Lee Health has a total of 1,426 licensed beds distributed across four acute-care hospitals, a rehabilitation hospital, and a children's hospital. In 2015, the health system posted patient service revenue of $1.4 billion.

While Lee Health is forecasting an ongoing need for capital projects on its hospital campuses, the health system has been increasing investment in outpatient facilities, Spence says. "During the past 10 years, we have allocated a growing share of our capital spending to outpatient services and will continue to do so going forward. We believe that expanding outpatient services will help keep patients out of the hospital and reduce our future capital needs for new bed towers."

For capital projects, planning is paramount
Growth in capital projects at health systems and hospitals makes planning for capital investments as important as ever, says R. Edward Howell, professor of public health sciences at the University of Virginia School of Medicine and former CEO of University of Virginia Medical Center in Charlottesville.

"Taking the longer-term approach creates the opportunity to make sure you are giving enough attention to infrastructure—electrical, plumbing, and HVAC—because healthcare institutions put a lot of drain on infrastructure," Howell says. "It's all too easy to say that we will spend on initiatives that make our physicians and board happy, or that add a lot of glitz to our patients, and forget the infrastructure. But the infrastructure is important. It doesn't take too many days of having your operating rooms closed because your HVAC crashed, or your imaging center closed because your electrical system failed, to realize just how important your infrastructure is to your organization."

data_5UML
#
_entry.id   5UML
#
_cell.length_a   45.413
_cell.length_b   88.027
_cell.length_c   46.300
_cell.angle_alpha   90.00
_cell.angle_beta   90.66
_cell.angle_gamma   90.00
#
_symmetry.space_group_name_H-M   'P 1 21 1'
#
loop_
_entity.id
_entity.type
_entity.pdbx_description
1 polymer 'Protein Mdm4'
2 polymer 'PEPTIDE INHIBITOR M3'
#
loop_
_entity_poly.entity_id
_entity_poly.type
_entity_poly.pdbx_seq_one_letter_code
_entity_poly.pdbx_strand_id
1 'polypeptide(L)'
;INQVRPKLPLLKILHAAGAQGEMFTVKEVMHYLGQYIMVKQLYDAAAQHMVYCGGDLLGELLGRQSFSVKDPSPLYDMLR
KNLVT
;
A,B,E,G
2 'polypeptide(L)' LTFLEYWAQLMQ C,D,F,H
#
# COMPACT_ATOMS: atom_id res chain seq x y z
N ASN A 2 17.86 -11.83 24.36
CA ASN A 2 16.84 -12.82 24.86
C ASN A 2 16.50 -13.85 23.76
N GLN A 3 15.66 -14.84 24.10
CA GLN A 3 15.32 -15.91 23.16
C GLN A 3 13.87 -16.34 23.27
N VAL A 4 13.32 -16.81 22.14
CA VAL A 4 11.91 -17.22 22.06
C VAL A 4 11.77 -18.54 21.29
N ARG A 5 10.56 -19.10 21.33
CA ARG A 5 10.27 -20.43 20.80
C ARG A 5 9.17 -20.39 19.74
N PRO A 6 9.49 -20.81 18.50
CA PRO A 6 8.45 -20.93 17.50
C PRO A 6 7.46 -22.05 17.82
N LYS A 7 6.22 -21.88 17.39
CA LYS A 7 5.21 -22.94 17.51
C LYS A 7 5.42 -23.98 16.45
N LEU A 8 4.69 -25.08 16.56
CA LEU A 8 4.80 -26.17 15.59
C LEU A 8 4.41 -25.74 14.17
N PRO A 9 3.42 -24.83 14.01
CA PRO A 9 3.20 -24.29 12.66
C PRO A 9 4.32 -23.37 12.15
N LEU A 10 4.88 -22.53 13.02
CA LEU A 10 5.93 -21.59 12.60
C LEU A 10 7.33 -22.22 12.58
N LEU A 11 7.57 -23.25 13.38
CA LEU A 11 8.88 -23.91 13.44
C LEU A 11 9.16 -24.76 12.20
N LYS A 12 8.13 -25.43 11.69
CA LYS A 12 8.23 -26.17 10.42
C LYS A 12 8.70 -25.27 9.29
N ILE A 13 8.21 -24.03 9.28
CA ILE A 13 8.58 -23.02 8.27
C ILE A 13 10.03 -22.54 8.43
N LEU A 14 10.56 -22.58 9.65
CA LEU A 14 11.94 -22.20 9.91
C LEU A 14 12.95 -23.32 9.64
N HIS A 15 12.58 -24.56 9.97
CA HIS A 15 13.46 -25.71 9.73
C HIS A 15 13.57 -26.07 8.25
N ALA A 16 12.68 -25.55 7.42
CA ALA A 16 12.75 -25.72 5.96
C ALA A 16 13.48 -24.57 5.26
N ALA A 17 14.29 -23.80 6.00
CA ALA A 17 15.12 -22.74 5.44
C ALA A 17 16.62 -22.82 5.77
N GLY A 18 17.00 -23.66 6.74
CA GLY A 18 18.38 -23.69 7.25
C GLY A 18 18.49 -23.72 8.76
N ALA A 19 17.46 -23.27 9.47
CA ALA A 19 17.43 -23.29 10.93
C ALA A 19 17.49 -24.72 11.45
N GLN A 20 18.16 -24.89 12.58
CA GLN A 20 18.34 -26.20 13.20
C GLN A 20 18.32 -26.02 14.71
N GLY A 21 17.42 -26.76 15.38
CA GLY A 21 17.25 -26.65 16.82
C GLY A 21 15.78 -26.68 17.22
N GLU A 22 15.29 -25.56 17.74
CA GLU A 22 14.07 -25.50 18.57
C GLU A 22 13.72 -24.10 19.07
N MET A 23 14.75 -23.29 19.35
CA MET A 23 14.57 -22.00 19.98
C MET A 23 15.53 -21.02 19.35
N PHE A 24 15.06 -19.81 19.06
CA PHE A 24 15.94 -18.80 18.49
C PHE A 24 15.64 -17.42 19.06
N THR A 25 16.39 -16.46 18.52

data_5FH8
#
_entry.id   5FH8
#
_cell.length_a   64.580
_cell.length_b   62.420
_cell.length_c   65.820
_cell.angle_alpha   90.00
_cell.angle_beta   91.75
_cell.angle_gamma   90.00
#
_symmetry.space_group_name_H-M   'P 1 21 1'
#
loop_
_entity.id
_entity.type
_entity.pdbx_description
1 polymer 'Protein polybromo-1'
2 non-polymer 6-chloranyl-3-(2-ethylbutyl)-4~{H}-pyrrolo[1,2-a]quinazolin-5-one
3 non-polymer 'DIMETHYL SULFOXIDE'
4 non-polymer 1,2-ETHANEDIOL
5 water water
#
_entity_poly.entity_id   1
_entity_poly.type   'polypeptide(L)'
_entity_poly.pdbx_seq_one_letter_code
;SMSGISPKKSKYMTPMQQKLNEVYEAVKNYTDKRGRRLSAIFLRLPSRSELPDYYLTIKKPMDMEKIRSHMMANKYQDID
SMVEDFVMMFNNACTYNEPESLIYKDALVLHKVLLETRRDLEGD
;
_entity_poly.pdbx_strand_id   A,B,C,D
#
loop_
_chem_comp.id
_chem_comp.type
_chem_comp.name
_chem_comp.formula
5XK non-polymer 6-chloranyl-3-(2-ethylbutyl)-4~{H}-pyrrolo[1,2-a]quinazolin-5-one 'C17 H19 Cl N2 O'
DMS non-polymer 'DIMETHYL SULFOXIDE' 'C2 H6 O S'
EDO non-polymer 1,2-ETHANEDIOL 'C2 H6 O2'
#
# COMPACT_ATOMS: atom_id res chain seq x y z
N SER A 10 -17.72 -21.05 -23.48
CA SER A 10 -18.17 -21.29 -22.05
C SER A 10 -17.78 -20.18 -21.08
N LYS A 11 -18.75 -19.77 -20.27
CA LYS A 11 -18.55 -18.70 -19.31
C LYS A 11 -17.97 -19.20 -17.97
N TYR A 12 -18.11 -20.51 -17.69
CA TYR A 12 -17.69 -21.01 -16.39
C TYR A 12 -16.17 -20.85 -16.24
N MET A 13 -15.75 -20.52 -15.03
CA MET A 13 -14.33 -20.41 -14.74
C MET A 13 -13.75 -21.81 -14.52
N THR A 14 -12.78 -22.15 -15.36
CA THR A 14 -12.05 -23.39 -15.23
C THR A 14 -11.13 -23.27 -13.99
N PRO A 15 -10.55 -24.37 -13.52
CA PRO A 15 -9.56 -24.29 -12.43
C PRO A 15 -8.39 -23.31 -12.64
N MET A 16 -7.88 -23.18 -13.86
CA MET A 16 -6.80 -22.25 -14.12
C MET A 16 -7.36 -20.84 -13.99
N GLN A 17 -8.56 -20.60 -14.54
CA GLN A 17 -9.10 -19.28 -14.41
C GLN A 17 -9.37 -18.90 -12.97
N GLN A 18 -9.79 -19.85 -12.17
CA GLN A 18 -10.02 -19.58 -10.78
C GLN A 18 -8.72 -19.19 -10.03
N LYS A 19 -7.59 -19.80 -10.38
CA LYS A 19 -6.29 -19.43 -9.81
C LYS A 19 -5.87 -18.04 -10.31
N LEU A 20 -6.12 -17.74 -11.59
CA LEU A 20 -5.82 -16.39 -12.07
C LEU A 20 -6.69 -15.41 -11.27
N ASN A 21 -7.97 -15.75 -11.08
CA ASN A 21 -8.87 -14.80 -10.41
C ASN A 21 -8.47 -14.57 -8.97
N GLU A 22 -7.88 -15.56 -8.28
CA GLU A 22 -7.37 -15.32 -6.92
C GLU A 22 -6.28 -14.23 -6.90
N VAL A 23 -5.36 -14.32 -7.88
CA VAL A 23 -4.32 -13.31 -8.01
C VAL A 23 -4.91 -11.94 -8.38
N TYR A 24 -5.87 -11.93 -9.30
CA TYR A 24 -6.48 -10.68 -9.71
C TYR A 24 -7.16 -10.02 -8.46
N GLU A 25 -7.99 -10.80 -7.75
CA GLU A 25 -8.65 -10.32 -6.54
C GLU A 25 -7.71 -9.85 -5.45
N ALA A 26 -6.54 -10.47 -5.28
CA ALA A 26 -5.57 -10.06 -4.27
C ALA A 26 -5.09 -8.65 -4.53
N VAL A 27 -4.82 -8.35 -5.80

For the fiscal year ending June 30, 2015, University of Virginia Medical Center posted patient services revenue of $1.4 billion. The teaching hospital has 584 licensed beds.

Howell says he prefers planning for capital projects over a span of 10–15 years, with a three-pronged approach. "First is taking an inventory of your physical plant; you should do it all the time. You get some sense of the age of your facilities. Second is the demand on your facilities—the percentage of utilization of your operating rooms. For example, if you have 80% utilization, you have operating capacity; if you have 95%, you don't have capacity.

"Third, look at capital from a financial perspective over the long term. You need to make some determinations on how much you are going to be spending on equipment and spend that amount consistently. For 12 years here, we spent between 8% and 9% of our operating budget on capital equipment and related renovations for capital equipment every year, just like clockwork. That gives you a nice steady stream of funded depreciation," Howell says.

Smith says MHS plans on a shorter time horizon for most capital projects, but the health system's five-year plan is updated on an annual basis. "We look out at a five-year horizon that includes what projects we feel we're going to need to do, either expansion of services, product lines that need to be enhanced, or major equipment purchases."

Financing recipes for capital projects
When health systems and hospitals are determining the form of financing for a capital project, size definitely matters.